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A] Summary of my Research work My thesis work has been in the area of group cohomology and I am broadly interested in number theory. The cohomology theory of topological groups has been studied from different perspectives by van Est, Mostow, Moore, Wigner and recently Lichtenbaum amongst others. van Est developed a cohomology theory using continuous cochains in analogy with the cochain constructions of cohomology theory of finite groups. However, this definition of cohomology groups has a drawback, in that it gives long exact sequences of cohomology groups only for those short exact sequences of modules that are topologically split. Based on a theorem of Mackey, see in Dixmier’s paper, lemma 3, guarenteeing the existence of measurable cross sections for locally compact groups, Moore developed a cohomology theory of topological groups using measurable cochains in place of continuous cochains. This theory has many of the nice properties expected from a cohomology theory see Moore, 19767, viz., long exact sequence of cohomology groups of a topological group G, corresponding to a short exact 1 sequence of topological G-modules, the correct interpretation of Hm (G, A) as the space of continuous 2 crossed homomorphisms, an interpretation of Hm (G, A) in terms of extensions of G by A, etc. It further agrees with the van Est continuous cohomology groups, when G is profinite and the coefficient module A is discrete. The theory developed by Moore has an obvious ‘philosophical0 drawback, in that the cohomology ∗ groups Hm (G, A) does not depend on the underlying topological structure on G, A and the action of G on A, but depends only on the Borel structure on G and A. In particular, suppose there is an extension 1→A→E→G→1 of G by A given by a measurable 2-cocycle. From the construction of this extension (as given in Moore, 1976), it seems difficult to relate the topology of E to that of G and A. For example, if G and A are locally compact, it is not clear whether E is locally compact. Another difficulty arises, when we work with a Lie group G and a smooth G-module A. There does not seem to be any direct relationship between the Moore cohomology groups and the cohomology groups of the associated Lie algebra and its module. 1 (G, A) gives Further, if we are to work in the smooth category, the Moore cohomology group Hm measurable crossed homomorphism from G to A. They are also continuous by Banach’s theorem, see 2 Moore, 1976. A similar problem occrs with the Moore cohomology group Hm (G, A), which parametrises the collection of continuous extensions of G by A. But in this setting, we would like to have a cohomology theory where the first cohomology group parametrizes the set of smooth crossed homomorphisms from G to A. We aimed to construct appropriate cohomology theories of groups in the continuous (resp. smooth) categories, which will relate better to the category theoretic properties than the Moore cohomology groups. The basic observation which makes this possible is the following: given a short exact sequence of topological groups (or Lie groups), 1 → G0 → G → G00 → 1, there is a measurable cross-section from G00 → G which is continuous (resp. smooth) around identity. This allowed us to modify the Moore’s construction of cohomology groups, and to define new cohomology theories where the n-cochains are measurable functions on Gn with values A, but in addition are continuous (resp. smooth) in a neighbourhood of identity in Gn . This allows us to address the point outlined above. We expect such cohomology theories to be more suitable to geometric applications than the cohomology theories constructed by Moore and Wigner. n ∗ For the locally regular cohomology theory for topological (or Lie) groups Hlcm (G, A) (resp. Hlsm (G, A)), we have shown the existence of long exact sequence of cohomology groups associated to every locally split short exact sequences. A locally split short exact sequence of G-modules is an algebraic short exact sequence of G-modules,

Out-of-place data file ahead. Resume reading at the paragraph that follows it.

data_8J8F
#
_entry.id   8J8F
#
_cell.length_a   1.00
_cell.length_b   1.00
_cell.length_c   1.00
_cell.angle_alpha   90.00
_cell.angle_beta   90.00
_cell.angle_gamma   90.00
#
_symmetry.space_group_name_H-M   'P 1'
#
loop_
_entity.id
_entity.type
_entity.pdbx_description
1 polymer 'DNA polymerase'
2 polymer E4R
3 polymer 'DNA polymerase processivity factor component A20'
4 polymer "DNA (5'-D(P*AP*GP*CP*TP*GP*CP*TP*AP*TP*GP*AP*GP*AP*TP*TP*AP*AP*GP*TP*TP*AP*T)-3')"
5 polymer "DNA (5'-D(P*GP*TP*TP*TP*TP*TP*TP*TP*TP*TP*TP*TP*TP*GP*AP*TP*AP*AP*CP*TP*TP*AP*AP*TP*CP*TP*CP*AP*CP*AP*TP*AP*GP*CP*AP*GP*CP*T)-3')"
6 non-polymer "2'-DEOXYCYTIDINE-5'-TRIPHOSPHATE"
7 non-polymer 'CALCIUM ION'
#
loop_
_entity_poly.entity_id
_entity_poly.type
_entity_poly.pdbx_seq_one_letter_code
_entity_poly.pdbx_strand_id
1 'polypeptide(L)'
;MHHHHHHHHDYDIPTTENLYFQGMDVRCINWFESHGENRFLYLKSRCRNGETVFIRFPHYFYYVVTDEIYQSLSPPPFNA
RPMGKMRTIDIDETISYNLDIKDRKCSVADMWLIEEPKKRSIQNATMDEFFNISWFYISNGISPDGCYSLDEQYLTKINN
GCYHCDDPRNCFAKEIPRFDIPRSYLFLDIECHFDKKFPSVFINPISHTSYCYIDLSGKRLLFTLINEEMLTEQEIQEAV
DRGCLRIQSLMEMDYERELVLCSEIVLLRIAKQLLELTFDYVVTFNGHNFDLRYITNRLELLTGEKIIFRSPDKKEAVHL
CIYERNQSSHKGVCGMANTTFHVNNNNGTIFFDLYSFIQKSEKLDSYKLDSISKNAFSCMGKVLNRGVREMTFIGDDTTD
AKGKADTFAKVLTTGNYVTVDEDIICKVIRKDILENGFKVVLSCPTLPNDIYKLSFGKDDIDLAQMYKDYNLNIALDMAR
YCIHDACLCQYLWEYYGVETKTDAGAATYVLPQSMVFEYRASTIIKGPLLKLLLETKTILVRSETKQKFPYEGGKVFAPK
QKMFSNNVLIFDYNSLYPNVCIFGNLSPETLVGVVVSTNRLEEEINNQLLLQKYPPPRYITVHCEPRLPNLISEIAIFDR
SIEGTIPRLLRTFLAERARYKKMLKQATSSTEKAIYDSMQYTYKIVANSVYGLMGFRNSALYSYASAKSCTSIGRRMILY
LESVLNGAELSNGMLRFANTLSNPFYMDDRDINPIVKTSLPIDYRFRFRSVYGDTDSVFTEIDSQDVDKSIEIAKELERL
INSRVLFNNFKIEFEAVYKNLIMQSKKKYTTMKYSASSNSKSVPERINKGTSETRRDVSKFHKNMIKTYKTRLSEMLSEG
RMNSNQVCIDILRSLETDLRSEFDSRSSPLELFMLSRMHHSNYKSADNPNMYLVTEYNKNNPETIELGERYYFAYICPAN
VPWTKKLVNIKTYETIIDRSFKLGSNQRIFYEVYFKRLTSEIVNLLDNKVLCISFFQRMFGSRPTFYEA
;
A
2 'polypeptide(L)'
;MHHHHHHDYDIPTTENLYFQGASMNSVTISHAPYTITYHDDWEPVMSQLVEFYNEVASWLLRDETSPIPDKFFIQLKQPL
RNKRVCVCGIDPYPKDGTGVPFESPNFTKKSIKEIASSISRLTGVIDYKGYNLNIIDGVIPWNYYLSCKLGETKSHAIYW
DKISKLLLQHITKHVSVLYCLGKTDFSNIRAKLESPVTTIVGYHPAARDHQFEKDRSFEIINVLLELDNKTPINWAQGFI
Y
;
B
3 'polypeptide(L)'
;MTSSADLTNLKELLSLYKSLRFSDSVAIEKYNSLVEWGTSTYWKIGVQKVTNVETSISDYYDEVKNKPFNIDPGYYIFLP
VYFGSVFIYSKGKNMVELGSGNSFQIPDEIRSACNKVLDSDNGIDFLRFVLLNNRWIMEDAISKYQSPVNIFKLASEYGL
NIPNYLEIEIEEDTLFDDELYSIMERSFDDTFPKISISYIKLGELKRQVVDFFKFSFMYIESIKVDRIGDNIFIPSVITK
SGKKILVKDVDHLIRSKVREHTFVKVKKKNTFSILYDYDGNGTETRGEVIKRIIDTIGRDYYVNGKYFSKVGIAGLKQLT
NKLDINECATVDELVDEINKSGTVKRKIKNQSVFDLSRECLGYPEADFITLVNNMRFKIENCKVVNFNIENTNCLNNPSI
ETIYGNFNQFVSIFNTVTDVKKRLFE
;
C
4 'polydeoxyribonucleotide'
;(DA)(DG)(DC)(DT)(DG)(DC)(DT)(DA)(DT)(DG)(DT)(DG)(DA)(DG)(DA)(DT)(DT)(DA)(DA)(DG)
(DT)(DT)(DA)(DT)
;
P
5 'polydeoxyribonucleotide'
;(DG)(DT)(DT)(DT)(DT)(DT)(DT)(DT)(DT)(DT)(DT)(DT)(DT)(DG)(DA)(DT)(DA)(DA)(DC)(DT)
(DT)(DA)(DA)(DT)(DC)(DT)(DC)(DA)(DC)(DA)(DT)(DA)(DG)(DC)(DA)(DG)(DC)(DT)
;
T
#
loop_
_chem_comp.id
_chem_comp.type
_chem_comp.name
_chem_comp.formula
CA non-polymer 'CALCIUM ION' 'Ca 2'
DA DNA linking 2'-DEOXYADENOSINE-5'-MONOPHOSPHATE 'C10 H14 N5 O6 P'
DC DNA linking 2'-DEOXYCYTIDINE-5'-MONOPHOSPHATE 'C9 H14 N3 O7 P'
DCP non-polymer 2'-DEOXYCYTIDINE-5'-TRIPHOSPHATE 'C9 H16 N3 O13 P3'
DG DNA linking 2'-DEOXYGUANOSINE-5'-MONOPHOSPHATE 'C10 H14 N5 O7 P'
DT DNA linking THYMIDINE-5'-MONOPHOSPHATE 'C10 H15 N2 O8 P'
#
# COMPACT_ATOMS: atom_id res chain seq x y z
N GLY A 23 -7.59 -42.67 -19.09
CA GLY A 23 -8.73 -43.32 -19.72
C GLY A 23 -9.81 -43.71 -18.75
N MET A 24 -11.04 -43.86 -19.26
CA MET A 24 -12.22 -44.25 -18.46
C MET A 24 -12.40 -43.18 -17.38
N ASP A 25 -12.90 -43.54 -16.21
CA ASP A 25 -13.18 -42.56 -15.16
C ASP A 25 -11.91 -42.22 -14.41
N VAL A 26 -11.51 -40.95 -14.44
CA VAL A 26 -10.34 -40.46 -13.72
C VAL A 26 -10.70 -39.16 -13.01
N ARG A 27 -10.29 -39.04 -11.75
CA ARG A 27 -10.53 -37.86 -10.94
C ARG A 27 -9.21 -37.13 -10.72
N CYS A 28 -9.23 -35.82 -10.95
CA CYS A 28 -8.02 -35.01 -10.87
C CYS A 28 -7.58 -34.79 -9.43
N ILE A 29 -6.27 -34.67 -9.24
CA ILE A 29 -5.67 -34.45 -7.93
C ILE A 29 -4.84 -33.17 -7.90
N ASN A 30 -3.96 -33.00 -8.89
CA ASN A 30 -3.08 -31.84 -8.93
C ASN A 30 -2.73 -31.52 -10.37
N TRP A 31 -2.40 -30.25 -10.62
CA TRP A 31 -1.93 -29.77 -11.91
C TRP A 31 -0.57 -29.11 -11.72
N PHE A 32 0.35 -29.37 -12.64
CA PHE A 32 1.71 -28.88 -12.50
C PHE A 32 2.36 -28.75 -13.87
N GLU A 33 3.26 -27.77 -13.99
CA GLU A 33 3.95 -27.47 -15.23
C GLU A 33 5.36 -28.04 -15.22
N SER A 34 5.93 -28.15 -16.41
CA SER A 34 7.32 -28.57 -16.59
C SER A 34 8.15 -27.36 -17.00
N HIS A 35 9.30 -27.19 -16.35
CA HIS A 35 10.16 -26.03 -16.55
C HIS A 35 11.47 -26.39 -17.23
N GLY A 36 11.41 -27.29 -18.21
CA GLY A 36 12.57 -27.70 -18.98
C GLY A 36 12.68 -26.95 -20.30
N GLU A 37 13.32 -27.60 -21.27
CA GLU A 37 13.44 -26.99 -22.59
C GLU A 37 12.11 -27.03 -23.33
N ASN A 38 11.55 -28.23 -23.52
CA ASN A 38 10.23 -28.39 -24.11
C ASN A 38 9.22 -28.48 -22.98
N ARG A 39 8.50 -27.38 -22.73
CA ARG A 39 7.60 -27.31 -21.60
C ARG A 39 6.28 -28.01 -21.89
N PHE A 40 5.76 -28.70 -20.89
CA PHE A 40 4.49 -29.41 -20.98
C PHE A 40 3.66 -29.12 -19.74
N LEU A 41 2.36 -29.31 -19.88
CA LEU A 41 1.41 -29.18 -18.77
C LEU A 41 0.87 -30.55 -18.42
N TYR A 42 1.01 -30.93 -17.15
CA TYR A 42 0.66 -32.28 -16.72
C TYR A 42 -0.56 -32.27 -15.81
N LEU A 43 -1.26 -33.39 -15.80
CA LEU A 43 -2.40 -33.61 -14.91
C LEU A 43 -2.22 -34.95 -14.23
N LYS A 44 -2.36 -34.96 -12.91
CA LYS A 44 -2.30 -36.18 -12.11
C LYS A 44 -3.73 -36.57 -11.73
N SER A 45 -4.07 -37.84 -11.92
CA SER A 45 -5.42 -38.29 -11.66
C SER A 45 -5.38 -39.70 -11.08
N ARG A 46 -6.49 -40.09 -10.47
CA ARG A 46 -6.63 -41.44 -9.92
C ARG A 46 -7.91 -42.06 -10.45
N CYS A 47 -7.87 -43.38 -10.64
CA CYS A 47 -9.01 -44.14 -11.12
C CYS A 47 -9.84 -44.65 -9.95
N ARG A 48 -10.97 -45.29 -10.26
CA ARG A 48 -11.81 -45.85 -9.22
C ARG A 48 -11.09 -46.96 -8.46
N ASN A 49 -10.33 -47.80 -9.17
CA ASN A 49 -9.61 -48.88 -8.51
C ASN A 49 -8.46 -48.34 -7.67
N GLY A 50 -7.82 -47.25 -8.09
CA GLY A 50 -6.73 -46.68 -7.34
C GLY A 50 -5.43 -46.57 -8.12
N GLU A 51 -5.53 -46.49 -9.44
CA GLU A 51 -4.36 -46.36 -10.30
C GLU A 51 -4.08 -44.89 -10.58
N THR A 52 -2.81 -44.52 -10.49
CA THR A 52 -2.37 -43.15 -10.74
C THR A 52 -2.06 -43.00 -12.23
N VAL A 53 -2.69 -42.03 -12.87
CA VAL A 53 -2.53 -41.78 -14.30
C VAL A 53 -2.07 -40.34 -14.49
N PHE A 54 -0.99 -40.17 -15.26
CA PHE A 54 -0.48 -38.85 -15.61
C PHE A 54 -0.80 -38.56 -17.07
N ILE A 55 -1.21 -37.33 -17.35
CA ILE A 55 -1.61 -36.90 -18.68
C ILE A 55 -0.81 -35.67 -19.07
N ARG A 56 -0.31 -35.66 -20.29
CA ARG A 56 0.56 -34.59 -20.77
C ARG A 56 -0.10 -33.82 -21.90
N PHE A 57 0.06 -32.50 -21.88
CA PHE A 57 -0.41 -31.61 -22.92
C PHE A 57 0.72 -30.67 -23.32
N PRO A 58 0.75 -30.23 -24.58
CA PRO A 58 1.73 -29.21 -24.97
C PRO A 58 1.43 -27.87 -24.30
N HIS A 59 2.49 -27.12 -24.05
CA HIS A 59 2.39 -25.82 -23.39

ı